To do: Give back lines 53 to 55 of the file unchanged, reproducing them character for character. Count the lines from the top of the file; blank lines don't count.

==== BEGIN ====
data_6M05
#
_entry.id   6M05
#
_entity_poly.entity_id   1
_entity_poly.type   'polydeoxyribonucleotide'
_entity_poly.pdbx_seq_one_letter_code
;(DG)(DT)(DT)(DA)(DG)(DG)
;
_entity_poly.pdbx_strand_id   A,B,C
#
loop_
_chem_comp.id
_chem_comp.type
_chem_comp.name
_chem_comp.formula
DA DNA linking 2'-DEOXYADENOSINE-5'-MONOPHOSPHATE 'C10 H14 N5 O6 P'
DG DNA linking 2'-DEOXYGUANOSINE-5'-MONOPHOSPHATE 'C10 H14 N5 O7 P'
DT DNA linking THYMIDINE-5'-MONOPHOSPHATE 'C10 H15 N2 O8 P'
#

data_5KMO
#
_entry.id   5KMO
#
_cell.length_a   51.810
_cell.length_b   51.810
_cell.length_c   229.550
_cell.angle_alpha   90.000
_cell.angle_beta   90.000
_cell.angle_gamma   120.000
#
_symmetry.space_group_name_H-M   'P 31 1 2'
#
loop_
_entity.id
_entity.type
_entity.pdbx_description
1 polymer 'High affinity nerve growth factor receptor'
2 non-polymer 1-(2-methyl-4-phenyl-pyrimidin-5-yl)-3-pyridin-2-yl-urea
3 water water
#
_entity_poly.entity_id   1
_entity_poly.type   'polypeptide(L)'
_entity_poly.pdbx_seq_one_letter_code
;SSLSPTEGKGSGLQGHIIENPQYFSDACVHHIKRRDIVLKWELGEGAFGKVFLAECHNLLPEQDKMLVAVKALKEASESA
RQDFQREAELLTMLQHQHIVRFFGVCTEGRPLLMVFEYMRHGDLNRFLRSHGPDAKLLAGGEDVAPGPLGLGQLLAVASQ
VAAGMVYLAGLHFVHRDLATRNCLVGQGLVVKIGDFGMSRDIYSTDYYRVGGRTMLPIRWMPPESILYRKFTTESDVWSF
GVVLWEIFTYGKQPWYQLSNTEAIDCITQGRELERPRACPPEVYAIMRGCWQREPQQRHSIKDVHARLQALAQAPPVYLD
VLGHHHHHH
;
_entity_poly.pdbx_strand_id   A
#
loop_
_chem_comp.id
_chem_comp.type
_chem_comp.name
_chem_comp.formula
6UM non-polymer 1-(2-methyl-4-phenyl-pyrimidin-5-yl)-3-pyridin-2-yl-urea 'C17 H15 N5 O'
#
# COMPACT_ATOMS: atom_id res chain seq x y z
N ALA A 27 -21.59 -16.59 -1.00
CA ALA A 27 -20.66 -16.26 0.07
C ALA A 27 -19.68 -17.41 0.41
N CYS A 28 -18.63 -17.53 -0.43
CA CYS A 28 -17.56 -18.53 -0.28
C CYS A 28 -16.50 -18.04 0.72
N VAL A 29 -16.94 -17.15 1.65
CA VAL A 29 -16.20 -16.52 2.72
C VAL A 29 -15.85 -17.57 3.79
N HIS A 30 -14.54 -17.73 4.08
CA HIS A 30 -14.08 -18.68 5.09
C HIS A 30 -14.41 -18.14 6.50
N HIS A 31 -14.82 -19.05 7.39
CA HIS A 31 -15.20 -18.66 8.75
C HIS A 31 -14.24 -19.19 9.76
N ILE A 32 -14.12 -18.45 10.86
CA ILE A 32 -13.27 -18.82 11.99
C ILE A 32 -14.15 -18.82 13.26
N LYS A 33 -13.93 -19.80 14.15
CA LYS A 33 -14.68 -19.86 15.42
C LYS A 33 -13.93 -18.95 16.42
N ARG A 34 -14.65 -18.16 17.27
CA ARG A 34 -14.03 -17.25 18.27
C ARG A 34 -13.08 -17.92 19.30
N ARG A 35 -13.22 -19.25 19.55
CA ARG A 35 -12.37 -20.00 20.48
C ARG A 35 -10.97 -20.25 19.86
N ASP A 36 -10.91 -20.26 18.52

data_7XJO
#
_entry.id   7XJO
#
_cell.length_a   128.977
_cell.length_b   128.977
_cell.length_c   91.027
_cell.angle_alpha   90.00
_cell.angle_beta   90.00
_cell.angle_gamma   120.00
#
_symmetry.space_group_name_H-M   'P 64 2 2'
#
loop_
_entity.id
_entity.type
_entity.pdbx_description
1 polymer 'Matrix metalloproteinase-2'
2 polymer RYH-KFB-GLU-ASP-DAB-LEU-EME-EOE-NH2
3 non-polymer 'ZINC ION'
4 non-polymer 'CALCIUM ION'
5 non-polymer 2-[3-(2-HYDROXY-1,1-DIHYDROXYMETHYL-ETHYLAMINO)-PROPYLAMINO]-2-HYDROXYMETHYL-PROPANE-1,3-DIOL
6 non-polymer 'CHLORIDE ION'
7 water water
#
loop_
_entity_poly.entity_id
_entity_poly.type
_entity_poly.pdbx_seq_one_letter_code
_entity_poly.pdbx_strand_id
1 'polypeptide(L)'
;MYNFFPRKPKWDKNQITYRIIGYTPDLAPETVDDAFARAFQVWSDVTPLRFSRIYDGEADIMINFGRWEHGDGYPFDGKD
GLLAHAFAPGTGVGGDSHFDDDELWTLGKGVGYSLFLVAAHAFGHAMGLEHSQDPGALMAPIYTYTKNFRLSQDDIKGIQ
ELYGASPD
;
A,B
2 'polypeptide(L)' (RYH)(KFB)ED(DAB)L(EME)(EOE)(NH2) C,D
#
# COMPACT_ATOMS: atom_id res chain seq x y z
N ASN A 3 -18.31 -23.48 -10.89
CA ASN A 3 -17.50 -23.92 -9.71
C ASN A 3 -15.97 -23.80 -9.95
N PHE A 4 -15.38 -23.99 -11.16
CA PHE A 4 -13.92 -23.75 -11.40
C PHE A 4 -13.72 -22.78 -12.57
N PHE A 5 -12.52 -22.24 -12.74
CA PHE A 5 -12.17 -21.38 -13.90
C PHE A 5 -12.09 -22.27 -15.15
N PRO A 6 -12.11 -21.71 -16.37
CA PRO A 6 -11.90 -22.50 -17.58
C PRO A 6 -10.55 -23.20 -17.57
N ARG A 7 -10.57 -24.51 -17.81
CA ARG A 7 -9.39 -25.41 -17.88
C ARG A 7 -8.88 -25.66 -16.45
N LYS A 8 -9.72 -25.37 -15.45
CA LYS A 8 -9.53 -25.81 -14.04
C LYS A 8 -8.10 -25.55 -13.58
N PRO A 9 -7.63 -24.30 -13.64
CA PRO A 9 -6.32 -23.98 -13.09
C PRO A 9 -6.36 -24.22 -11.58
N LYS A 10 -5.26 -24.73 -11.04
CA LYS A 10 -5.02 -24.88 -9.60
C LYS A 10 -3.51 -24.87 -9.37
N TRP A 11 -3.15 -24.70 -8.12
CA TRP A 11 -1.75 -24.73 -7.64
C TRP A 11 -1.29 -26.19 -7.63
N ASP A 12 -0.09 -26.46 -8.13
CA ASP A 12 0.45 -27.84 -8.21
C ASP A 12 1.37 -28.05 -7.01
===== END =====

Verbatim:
loop_
_chem_comp.id
_chem_comp.type